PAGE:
A mother’s love: ‘This situation made me stronger’

Tyler Matthews and her son, Evan, who has recovered after going into cardiac arrest at school.

by Taryn Brown

Tyler Matthews, mother of 12-year-old Evan Jones, went about her morning routine as usual back in August 2018, not knowing that morning would be different. While at work, Matthews received a phone call from her son’s school telling her she needed to come immediately because her son had been in an accident.

Jones had gone into cardiac arrest during basketball practice due to a hereditary, undiagnosed condition called idiopathic hypertrophic cardiomyopathy. After being directed to go to the Emergency Department at Unity Health – White County Medical Center, Matthews could not process what was happening. Her mind was going to the worst-case scenario and she simply wanted to be with her son. 

“Everything went blank,” Matthews said. “My mind wasn’t wrapping around the situation.”

Matthews said the team at Unity Health was amazing at explaining the situation to her, but it all felt almost like a nightmare when they wheeled her son into the trauma room.

“As a mother, there is no worse feeling than to stand at the foot of my child’s bed while everyone else is working, not knowing whether or not he’s going to make it,” Matthews said. “Knowing there was not a single thing I could do to help him or to make it all better and go away.”

Jones was assessed by Emergency Medicine physician, Dr. Martin Carey, and the Emergency department staff at Unity Health. Carey said there was no way for either Matthews or Jones to prevent the episode from happening. He and his team continued to stabilize Jones until he was med-flighted to Arkansas Children’s Hospital in Little Rock. 

“That helicopter ride felt like it took days when in reality we arrived in about 20 minutes,” Matthews said.

The doctors and nurses at Children’s were ready and rushed him to the Intensive Care Unit as soon as they landed. After Jones was brought out of sedation, and Matthews was told he was stable, doctors told her the next 24 hours were critical.

“I was just truly thankful he made it through, but I was also mad at myself for not knowing,” Matthews said. “I do not think there was a single emotion or feeling I did not experience that first night at the hospital. I was worried sick about my baby and wanted to help, but there was nothing I could do except lay next to him, stare at him, cry and wonder how this all happened.”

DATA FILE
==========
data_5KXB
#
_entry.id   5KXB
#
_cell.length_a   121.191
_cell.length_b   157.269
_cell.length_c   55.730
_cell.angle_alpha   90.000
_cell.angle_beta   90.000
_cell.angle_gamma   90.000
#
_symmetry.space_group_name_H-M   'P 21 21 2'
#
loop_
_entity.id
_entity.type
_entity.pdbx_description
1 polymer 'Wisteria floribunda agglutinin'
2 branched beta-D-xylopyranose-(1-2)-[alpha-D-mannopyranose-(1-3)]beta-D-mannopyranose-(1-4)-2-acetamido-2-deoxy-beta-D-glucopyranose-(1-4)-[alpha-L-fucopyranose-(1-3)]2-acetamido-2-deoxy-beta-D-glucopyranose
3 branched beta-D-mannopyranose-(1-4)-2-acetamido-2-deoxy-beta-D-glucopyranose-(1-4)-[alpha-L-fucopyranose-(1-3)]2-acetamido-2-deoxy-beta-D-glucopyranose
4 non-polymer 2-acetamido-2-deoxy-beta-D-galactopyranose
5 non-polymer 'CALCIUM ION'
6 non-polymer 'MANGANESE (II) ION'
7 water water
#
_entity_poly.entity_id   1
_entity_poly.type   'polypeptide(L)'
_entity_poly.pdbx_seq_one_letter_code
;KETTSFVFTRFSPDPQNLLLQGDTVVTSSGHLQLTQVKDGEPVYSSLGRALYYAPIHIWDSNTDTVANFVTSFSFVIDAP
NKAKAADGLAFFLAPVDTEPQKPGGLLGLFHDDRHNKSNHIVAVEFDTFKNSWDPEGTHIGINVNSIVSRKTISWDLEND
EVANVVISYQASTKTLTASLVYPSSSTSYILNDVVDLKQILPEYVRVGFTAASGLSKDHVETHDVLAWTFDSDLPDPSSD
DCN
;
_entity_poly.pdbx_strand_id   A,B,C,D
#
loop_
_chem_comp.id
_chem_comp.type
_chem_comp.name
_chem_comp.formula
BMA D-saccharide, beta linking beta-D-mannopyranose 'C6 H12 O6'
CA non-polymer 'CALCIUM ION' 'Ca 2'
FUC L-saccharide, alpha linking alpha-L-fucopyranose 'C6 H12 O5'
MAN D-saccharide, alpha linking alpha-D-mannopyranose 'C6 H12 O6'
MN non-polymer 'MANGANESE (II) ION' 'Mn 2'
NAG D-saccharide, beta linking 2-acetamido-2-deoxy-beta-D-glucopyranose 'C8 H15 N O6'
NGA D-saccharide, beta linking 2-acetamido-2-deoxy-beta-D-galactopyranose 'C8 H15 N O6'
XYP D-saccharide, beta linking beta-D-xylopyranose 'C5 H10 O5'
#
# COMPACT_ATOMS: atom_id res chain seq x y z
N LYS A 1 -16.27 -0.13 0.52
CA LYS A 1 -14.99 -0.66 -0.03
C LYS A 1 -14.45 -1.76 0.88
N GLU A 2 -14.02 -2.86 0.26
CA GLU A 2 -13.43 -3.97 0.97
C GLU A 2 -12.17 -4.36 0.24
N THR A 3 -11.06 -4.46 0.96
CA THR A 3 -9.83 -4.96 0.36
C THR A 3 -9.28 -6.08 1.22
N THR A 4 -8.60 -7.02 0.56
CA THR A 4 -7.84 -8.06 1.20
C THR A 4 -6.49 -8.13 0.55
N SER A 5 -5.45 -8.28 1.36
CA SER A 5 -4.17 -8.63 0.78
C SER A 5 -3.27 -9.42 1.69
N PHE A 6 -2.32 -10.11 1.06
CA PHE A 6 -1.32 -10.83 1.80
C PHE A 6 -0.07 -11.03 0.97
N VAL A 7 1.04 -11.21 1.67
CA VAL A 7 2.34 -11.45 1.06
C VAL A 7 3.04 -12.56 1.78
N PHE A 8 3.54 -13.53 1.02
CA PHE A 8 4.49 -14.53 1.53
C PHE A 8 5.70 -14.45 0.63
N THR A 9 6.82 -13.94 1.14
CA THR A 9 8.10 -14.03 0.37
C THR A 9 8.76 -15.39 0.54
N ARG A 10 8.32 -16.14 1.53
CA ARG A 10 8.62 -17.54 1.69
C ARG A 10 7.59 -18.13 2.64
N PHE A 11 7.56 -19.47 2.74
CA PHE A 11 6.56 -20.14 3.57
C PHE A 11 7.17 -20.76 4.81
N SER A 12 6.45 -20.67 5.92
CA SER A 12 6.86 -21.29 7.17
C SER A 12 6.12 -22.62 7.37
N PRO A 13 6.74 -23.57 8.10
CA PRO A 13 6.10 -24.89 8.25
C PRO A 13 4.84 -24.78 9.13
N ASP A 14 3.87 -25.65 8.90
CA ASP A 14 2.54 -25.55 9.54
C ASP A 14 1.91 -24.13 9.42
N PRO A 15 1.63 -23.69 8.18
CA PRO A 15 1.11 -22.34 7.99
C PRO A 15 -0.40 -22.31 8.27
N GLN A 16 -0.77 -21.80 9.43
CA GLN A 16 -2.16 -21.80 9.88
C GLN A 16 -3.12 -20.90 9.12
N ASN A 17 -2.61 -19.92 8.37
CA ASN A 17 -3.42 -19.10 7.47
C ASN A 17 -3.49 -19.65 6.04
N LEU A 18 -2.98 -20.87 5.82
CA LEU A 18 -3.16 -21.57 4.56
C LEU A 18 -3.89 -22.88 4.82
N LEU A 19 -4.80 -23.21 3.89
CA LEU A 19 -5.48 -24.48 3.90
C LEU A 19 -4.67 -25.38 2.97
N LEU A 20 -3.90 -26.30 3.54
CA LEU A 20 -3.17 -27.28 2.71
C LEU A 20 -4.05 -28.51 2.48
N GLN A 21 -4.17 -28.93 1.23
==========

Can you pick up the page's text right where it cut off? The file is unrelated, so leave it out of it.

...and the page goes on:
A defibrillator was implanted to keep a similar reoccurrence from happening, and Matthews and Jones were able to go home shortly after his surgery. Matthews said the support they received from friends, family and hospital staff was like nothing else. She received a flood of phone calls and text messages during their stay in the hospital and after they came home. 

“I was going crazy inside, but it helped knowing everyone was there when we needed them,” Matthews said.

To see Jones today, you would see an energetic, red-headed boy enjoying being around his family and friends. Matthews said she still thinks about the events of that day from time to time and is glad he does not remember any of it. She now lives and views her life a little differently.

“I try my hardest to do more things not only with my kids, but with my whole family,” she said. “This past year has been the hardest of my life with all we went through with Evan and multiple family health-related events. Our lives have changed so much this year and there have been many adjustments and some things we are still learning to deal with. We, as a family, are more aware, understanding and caring of each other now than we were before. Our relationships with each other are stronger.”

She found support from every angle during Jones’ surgery and recovery and a support group on Facebook to help her push through.

“There are plenty out there and I am lucky to have all the wonderful support I do, but not everyone does,” she said. “In my opinion, nobody understands and gives better advice about similar situations the way the parents on support groups can. Do not try to go through something like this alone.”

Matthews is the provider and caretaker in her home and despite all the hardships she and her family have faced and continue to face, she knows they have made her who she is today.

“This situation made me stronger as a mother. Things that once bothered me, I do not even bat an eye at anymore. I tend to roll with the punches more smoothly now. I know there are more serious things that happen in life, because I feel I have experienced some of the worst. I believe it has made me stronger as a parent, a daughter, sister, aunt and as a person all together.”